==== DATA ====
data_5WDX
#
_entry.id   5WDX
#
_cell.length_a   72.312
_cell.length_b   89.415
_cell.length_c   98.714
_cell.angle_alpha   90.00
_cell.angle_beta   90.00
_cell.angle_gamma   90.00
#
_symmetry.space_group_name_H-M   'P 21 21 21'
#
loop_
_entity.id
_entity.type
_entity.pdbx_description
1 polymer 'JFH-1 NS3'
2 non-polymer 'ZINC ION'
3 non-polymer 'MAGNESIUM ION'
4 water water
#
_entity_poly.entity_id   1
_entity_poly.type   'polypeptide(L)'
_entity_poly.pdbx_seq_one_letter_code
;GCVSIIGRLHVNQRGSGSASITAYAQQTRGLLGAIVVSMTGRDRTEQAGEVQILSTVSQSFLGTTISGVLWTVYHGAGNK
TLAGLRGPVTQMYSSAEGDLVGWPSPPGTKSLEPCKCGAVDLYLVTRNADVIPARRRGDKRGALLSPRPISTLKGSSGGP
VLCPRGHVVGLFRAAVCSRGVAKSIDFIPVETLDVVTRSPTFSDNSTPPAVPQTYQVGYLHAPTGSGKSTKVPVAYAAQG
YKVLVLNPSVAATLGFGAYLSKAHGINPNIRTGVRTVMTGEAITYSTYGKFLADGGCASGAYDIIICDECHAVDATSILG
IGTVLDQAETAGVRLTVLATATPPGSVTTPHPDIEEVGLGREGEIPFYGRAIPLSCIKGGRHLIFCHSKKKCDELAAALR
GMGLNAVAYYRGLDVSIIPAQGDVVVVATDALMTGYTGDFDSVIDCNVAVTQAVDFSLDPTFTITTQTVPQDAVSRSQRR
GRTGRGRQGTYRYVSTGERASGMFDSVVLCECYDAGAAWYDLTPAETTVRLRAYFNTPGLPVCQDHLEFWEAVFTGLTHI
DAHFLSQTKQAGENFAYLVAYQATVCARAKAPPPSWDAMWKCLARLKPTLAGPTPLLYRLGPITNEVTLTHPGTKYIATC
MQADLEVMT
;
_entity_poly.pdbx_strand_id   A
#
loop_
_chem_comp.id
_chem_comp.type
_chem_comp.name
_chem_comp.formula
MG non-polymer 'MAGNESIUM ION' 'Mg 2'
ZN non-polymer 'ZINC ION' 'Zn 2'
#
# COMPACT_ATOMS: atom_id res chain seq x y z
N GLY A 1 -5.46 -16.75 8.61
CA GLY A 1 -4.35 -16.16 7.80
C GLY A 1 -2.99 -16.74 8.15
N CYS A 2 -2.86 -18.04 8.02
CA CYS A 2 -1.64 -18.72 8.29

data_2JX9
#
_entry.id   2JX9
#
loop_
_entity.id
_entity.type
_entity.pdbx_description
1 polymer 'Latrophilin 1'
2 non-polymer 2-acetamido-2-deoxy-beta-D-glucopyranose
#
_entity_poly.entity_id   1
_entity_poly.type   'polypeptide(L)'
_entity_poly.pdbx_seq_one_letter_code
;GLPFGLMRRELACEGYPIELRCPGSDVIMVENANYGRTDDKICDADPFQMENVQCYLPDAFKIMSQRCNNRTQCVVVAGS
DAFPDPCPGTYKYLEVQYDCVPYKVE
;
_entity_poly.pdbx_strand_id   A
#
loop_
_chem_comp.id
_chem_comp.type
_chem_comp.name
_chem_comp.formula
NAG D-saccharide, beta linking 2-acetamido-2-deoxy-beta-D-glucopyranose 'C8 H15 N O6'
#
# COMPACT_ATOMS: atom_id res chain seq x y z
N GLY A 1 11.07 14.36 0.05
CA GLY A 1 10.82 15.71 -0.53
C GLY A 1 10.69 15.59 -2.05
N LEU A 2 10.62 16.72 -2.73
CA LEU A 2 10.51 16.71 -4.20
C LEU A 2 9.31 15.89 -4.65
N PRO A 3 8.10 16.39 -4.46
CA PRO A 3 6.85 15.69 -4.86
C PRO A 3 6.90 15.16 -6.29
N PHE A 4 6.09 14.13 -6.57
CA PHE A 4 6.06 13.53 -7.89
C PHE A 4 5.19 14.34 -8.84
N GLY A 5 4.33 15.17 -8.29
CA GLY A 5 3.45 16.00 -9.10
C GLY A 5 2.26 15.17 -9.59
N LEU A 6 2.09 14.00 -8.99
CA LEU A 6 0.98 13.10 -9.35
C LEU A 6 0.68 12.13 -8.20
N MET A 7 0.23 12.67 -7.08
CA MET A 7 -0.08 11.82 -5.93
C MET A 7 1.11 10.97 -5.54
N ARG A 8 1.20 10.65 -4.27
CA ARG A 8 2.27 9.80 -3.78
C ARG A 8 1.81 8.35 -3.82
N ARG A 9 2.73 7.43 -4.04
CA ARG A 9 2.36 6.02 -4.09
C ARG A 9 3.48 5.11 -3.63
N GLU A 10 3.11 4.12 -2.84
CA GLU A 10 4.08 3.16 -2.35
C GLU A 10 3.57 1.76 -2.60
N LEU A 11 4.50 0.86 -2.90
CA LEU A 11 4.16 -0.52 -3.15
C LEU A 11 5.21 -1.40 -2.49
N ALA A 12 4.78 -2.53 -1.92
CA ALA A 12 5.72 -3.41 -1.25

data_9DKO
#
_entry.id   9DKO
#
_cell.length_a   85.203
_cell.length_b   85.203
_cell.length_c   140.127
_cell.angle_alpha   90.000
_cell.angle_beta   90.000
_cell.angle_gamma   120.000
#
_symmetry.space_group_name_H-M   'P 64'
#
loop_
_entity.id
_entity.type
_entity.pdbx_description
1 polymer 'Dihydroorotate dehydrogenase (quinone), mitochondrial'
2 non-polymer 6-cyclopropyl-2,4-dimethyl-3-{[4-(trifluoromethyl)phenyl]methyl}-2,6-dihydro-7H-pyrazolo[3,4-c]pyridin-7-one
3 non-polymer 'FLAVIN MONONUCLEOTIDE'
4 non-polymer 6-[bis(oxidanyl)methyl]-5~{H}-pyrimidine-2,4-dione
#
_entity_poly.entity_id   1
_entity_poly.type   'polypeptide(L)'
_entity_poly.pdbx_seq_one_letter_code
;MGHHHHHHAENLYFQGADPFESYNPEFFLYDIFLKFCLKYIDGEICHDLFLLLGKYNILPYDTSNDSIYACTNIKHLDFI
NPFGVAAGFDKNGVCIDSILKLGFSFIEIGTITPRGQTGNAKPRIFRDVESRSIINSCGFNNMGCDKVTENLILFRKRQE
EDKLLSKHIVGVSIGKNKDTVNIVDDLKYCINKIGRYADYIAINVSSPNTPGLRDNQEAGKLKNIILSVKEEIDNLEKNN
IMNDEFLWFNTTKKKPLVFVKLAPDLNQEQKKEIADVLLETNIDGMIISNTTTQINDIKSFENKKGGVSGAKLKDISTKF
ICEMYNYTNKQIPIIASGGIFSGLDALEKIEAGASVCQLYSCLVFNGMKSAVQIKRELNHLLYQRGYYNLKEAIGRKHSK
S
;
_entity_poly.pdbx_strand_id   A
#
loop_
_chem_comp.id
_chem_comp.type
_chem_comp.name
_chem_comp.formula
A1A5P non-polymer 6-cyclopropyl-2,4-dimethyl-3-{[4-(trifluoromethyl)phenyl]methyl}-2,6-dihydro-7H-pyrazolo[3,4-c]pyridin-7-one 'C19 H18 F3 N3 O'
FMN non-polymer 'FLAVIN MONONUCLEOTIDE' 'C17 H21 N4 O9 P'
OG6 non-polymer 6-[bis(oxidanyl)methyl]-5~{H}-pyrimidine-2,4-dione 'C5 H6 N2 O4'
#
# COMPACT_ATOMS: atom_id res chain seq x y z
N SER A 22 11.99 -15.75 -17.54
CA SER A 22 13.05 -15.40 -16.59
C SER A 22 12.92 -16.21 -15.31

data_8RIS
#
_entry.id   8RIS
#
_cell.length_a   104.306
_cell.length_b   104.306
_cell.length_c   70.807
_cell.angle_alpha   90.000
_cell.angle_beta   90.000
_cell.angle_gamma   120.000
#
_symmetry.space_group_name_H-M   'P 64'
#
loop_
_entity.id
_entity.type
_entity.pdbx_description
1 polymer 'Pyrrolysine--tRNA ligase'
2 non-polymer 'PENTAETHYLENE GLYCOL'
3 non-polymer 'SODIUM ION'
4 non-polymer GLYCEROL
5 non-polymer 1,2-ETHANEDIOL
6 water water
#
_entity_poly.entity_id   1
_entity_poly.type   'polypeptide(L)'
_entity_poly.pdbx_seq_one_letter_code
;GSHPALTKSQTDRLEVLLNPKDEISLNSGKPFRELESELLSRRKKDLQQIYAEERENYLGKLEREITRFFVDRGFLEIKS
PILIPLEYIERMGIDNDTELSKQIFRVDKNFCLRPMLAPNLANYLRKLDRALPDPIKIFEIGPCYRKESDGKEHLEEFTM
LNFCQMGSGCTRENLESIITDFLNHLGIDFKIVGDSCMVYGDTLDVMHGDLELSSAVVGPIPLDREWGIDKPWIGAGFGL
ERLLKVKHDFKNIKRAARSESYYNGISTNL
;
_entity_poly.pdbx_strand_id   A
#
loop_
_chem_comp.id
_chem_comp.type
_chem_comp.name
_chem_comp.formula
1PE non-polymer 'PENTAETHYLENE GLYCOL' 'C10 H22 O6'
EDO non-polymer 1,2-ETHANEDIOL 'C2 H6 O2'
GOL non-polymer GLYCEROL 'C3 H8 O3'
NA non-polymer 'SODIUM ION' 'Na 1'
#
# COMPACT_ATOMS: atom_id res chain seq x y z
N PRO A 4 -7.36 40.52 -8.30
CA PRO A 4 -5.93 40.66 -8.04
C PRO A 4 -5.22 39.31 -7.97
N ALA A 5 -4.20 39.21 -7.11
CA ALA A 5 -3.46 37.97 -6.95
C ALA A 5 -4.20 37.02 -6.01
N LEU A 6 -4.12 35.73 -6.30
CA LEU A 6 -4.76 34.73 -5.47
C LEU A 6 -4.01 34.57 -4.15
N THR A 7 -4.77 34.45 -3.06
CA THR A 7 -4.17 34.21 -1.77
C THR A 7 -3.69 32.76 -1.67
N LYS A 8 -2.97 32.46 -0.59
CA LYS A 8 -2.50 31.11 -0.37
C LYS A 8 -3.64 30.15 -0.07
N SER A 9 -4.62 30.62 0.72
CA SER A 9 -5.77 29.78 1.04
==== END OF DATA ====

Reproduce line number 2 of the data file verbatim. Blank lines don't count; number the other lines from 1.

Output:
#